After starting just one of the first six games in all competitions this year, Theo Walcott has explained his frustration at a lack of playing time and the failure of a new contract to be agreed. His one and only start was against Sunderland, the first game of the season back on the 13th August when there was little speculation he could leave, and a new contract seemed imminent. A poor performance during that match did nothing for his cause but I highly doubt his absence since then is purely football-related. From then his contract situation spiralled out of control and he ended up staying but with less than a year left. It was reported there was a short-term agreement between Walcott and Wenger, which was thought to mean he would sign a contract but just not at that point. Wenger claimed he knew ‘nothing about it’ and it was as simple as ‘Theo will be staying’ but knowing Mr.Wenger his denial of information is nothing new.
After speaking to multiple journalist from different media organisations at the Mars Just Play event, essentially repeating the same thing to them all, we now know his side of the story. Walcott stated that ‘it has never been about money. It has always been a football decision for me.’ claiming he had opportunities to leave in the summer, but didn’t take them because it is simply not about the money. He has also reaffirmed his position. “I want to stay, I want to play for Arsenal, I want to try and win things.” And he seems very sincere about it all, unlike players of the past who don’t hesitate to jump ship as soon as they can.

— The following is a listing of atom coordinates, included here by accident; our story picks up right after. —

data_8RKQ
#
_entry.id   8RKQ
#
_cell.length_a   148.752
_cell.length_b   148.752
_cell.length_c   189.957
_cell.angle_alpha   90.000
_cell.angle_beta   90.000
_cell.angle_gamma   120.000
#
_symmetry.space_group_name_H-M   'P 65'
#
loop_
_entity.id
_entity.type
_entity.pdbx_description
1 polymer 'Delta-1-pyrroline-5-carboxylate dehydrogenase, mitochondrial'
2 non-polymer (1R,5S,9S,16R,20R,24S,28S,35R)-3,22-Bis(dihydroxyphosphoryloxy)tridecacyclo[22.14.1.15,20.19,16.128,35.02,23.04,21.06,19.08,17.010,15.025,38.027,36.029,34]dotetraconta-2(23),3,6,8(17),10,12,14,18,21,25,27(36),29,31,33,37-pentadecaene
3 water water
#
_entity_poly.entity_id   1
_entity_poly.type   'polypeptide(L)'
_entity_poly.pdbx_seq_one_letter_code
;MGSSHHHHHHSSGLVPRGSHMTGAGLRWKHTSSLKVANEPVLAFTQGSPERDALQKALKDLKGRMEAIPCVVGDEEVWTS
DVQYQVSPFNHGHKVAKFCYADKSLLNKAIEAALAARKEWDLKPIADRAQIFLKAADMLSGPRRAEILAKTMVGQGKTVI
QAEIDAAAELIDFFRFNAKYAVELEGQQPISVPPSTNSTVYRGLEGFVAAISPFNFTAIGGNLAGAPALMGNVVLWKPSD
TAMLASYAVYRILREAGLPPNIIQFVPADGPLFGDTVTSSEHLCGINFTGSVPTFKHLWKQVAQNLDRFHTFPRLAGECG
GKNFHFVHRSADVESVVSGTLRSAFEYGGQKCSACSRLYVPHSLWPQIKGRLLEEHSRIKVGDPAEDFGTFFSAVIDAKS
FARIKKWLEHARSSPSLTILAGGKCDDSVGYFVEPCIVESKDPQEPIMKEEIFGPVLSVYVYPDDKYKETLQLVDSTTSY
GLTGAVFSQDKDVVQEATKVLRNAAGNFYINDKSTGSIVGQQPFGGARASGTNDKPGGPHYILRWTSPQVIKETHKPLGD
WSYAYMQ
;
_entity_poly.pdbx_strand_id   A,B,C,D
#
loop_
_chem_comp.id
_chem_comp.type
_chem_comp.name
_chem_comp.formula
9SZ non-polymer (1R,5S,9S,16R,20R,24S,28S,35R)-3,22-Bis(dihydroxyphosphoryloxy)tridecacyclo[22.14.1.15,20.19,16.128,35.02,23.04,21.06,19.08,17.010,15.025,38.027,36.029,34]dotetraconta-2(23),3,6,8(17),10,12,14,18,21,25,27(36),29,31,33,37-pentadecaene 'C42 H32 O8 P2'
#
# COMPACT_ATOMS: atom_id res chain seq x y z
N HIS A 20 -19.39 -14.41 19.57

I want to stay, I want to play for Arsenal, I want to try and win things.
“The main factors for me now are I want to start playing up front. That is all it is, really.” But since when did players start deciding where and when they play? Wenger is the boss, and as an Arsenal player, you do what the boss tells you to do. Simple as that. No man is bigger than the club. On the other hand, his frustration is understandable. Starting out as a promising forward for Southampton, he joined Arsenal, who used his pace to their advantage. Many times it has been said by Walcott and Wenger himself, that the end goal was for Theo to be an Arsenal Striker. Wenger promised one day that this would be the case, but unfortunately that day is yet to come. Theo’s slow development has put pay to his very limited chances, and he has never showed the potential of the man he wishes to emulate; Thierry Henry. “I remember when Thierry Henry joined at 22 and the legend he was. Hopefully I can be the legend he was as well in that upfront position.” But until he sorts out his close control, taking on players (like Chambo), final ball, and finishing, he has a long way to go.
I remember when Thierry Henry joined at 22 and the legend he was. Hopefully I can be the legend he was as well in that upfront position.